If the changes are enacted as currently proposed, and Ms. F donates after the fact, she will owe approximately $55,000 in AMT. Still, with proper planning, she may be able to recover this AMT if she has taxable income in the next seven years. 

What this means for taxpayers

Given the potential impacts, individuals planning to make a personal charitable donation in the near term may wish to do so in the 2023 calendar year — before any potential legislative changes take effect. 

If this is not possible, and the proposed changes are enacted, they should discuss any planned charitable giving with their accountant or tax advisor. 

Case study: What to discuss

Recall that if the changes are enacted, Ms. F will need to plan for increased AMT in the year she makes the donation and how she will pay that increased tax. But she may still be able to recover this AMT over the next seven years. She should discuss with her tax advisor the planning steps required to do so.

Moreover, Ms. F should know that AMT applies to individuals. She should also discuss whether it makes sense to consider corporate rather than personal donations.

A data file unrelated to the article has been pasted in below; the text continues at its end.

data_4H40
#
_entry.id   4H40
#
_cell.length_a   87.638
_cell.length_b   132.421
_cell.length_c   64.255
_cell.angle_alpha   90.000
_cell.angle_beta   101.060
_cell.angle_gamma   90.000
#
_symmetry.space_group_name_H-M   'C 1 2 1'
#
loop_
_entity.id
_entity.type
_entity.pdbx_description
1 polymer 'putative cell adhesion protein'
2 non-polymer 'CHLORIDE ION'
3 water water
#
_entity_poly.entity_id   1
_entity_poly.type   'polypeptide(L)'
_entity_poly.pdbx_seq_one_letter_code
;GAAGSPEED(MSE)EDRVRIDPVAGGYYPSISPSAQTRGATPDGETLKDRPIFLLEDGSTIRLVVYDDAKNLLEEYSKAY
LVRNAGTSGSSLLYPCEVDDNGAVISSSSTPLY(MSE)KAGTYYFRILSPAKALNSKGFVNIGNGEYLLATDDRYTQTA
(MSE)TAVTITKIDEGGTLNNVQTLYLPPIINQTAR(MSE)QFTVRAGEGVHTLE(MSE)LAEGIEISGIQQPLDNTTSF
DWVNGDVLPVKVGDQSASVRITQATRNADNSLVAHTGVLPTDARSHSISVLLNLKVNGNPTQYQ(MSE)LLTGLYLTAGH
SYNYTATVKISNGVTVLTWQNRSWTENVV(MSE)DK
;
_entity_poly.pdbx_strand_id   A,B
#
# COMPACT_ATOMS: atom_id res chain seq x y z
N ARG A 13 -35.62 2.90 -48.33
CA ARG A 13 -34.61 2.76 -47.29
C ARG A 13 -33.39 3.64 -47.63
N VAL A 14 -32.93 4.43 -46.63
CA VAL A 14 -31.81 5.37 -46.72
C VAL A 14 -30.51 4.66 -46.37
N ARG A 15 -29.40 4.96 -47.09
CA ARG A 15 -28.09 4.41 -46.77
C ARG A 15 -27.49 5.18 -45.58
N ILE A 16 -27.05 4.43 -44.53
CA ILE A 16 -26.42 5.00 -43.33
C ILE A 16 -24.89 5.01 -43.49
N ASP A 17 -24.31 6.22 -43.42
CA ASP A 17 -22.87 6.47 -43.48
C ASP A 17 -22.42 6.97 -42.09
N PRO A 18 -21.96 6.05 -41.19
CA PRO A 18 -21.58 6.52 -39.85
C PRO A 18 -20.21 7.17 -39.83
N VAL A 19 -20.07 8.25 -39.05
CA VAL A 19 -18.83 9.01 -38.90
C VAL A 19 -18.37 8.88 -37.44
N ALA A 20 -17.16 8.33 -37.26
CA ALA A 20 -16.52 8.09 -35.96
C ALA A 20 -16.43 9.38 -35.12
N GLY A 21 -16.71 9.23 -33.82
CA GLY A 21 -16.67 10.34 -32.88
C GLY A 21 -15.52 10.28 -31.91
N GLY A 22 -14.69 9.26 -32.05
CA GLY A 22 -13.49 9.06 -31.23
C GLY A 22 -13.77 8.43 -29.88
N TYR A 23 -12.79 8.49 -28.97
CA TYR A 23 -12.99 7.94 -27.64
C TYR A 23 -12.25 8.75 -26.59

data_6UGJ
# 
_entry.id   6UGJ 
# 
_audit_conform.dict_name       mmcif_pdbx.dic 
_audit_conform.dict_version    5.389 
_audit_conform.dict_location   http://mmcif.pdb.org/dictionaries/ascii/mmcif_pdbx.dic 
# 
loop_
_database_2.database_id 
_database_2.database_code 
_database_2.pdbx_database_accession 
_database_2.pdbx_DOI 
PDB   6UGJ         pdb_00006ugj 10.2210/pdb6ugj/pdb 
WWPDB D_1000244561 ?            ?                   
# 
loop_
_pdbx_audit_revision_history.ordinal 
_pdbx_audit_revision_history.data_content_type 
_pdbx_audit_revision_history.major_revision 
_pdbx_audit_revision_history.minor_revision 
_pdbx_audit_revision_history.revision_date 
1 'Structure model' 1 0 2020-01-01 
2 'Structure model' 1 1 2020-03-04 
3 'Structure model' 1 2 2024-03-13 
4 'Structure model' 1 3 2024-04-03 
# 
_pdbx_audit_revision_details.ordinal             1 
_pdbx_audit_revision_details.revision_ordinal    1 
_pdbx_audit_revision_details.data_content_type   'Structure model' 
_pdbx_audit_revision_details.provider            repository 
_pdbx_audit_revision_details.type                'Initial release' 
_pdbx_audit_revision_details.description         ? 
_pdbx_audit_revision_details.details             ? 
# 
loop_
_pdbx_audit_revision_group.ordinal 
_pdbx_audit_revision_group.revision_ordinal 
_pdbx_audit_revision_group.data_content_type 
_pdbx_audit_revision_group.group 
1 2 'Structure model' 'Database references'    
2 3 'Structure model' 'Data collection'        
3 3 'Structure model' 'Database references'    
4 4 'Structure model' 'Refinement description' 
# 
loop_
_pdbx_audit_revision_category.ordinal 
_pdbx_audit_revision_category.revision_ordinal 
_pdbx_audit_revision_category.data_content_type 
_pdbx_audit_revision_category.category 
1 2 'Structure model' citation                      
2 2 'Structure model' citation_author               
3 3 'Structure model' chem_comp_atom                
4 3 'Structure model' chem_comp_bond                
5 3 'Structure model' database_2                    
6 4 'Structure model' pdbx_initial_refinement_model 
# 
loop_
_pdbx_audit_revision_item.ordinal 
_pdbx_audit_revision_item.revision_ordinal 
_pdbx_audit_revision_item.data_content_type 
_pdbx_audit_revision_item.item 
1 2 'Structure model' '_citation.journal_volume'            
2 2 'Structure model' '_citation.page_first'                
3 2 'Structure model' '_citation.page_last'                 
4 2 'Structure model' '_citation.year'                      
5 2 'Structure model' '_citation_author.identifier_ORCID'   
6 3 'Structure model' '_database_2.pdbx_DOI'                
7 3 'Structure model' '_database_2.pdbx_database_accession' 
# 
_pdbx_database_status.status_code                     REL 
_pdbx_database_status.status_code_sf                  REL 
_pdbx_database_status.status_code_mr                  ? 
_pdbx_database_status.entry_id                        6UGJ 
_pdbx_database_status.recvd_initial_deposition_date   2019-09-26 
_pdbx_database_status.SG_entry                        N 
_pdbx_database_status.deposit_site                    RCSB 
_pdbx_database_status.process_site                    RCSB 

Corporate donations have the same benefit of a null inclusion rate on the capital gains realized on the donation of publicly listed securities. They can, therefore, be a great way to continue supporting registered charities. Corporate donations can also have additional tax benefits that Ms. F may wish to discuss with her tax advisor.


Proposed changes to the AMT will significantly impact the donation options available to high-income-earning taxpayers. The good news is that you can continue to make impactful charitable donations to registered charities while maintaining tax efficiency, even if the rules come into effect as proposed.

Your best course of action, regardless of the AMT regime moving forward, is to discuss any large-value donations with your tax advisor before initiating the transaction. This will ensure that your generosity is not detrimental to your financial well-being.